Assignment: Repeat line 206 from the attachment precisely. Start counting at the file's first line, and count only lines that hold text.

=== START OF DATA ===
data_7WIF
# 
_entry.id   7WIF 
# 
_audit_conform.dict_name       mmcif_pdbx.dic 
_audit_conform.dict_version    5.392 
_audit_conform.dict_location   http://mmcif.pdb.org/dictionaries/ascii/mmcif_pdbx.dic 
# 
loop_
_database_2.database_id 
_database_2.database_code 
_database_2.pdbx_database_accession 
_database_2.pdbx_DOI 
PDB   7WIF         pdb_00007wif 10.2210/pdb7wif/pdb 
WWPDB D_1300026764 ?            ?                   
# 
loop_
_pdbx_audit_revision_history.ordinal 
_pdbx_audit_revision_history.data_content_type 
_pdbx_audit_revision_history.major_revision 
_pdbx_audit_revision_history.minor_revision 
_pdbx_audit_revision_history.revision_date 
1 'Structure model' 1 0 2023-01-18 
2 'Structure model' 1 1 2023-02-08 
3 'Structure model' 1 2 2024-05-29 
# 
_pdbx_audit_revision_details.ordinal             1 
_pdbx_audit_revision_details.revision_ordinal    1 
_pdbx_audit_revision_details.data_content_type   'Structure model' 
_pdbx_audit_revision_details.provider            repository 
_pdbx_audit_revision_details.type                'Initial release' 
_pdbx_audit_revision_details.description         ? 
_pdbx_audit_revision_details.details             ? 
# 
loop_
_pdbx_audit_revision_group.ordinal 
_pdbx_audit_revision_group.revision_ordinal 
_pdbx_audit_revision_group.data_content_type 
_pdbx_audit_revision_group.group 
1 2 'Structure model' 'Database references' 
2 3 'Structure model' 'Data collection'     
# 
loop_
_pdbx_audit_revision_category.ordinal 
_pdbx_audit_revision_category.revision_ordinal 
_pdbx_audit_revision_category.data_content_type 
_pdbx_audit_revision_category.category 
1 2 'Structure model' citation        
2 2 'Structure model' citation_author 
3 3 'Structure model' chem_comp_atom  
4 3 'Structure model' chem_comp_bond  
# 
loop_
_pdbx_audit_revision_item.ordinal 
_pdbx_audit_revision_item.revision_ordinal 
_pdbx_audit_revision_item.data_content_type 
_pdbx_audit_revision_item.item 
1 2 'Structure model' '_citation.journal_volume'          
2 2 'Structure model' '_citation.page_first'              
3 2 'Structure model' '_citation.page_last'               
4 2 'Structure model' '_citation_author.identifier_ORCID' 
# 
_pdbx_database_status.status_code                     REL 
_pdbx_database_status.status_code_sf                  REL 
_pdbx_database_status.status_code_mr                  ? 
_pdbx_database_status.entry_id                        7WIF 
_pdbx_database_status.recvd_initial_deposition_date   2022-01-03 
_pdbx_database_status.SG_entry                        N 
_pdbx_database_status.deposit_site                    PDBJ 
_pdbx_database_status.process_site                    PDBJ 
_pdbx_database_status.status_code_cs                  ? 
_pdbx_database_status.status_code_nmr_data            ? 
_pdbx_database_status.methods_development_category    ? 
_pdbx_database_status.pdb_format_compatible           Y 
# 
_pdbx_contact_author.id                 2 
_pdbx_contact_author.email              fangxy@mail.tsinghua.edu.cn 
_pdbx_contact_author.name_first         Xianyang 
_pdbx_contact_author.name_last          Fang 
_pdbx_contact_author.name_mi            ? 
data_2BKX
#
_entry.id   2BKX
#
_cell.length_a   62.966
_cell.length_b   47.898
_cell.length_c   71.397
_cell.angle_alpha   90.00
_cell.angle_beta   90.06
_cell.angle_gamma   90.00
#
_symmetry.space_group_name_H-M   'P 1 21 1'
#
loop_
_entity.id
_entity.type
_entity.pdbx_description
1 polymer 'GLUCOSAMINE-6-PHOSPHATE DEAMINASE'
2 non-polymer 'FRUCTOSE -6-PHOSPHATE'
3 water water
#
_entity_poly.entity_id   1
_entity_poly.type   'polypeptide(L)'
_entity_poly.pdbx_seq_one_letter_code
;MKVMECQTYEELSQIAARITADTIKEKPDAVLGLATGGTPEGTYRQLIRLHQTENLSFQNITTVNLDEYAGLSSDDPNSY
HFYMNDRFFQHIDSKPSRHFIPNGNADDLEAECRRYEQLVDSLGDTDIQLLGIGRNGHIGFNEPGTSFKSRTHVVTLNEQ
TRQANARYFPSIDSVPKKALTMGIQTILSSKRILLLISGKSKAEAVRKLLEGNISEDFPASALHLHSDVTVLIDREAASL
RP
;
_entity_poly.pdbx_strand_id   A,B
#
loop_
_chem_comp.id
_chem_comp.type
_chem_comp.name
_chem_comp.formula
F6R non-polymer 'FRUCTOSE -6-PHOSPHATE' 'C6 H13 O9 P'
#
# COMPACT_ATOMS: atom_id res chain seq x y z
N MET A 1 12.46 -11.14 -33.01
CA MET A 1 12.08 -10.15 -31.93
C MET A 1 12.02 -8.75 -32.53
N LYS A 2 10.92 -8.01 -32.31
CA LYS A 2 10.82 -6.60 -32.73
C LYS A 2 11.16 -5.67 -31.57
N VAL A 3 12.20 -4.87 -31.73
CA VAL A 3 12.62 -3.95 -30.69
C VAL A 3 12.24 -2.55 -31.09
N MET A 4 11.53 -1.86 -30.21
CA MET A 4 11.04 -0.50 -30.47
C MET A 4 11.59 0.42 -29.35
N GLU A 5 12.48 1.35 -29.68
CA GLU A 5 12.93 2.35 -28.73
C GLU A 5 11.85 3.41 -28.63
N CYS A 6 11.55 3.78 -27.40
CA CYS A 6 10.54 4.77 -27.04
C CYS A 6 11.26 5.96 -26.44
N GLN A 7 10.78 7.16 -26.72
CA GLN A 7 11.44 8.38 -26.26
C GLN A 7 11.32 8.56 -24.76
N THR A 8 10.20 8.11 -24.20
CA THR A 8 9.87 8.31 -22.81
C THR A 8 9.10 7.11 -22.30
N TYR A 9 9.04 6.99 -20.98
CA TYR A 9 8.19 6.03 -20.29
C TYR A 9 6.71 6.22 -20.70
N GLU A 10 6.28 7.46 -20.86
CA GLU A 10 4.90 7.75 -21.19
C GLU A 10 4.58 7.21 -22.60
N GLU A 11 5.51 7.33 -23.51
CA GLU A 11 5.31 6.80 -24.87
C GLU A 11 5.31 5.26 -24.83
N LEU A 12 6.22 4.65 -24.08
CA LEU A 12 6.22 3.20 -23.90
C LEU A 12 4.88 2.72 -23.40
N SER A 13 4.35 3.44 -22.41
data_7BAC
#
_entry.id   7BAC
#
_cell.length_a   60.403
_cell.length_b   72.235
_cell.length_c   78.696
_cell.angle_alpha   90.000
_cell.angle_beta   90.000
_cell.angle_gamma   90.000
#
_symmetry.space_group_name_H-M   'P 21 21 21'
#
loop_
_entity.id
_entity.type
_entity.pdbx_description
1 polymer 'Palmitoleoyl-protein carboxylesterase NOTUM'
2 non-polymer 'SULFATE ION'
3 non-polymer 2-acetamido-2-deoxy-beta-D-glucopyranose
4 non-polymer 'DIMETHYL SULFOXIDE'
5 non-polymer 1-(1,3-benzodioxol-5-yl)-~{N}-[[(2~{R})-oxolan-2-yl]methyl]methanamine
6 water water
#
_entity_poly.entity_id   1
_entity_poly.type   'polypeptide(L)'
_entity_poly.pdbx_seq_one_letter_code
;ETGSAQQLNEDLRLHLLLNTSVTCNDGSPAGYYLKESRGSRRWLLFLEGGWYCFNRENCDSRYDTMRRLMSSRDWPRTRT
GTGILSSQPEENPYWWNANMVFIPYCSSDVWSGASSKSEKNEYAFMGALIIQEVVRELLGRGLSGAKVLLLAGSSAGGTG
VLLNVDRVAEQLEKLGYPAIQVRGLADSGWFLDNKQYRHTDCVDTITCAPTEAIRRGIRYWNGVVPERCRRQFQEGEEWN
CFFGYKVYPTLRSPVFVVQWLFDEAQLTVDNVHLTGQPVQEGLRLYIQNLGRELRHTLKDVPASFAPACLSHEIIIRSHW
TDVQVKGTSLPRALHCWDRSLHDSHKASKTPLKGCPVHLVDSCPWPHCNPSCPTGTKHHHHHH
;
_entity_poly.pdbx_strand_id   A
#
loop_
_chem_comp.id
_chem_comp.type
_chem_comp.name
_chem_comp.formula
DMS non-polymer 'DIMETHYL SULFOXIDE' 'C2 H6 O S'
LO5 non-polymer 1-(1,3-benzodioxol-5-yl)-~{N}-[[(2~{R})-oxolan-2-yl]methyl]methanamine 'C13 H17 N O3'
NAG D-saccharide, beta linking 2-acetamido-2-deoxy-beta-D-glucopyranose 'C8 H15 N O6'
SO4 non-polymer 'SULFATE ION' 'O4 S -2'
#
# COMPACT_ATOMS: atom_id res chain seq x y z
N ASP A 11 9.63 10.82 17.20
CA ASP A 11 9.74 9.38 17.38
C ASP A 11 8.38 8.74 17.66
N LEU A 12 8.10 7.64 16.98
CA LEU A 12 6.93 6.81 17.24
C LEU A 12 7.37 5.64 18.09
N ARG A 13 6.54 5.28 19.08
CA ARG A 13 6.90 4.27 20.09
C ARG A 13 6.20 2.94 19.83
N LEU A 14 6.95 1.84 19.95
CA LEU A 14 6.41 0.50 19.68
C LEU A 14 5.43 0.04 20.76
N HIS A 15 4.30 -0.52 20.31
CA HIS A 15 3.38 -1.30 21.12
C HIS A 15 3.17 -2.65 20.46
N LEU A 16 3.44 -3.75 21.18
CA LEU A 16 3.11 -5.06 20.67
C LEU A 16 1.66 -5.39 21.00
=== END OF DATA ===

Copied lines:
N LEU A 12 8.10 7.64 16.98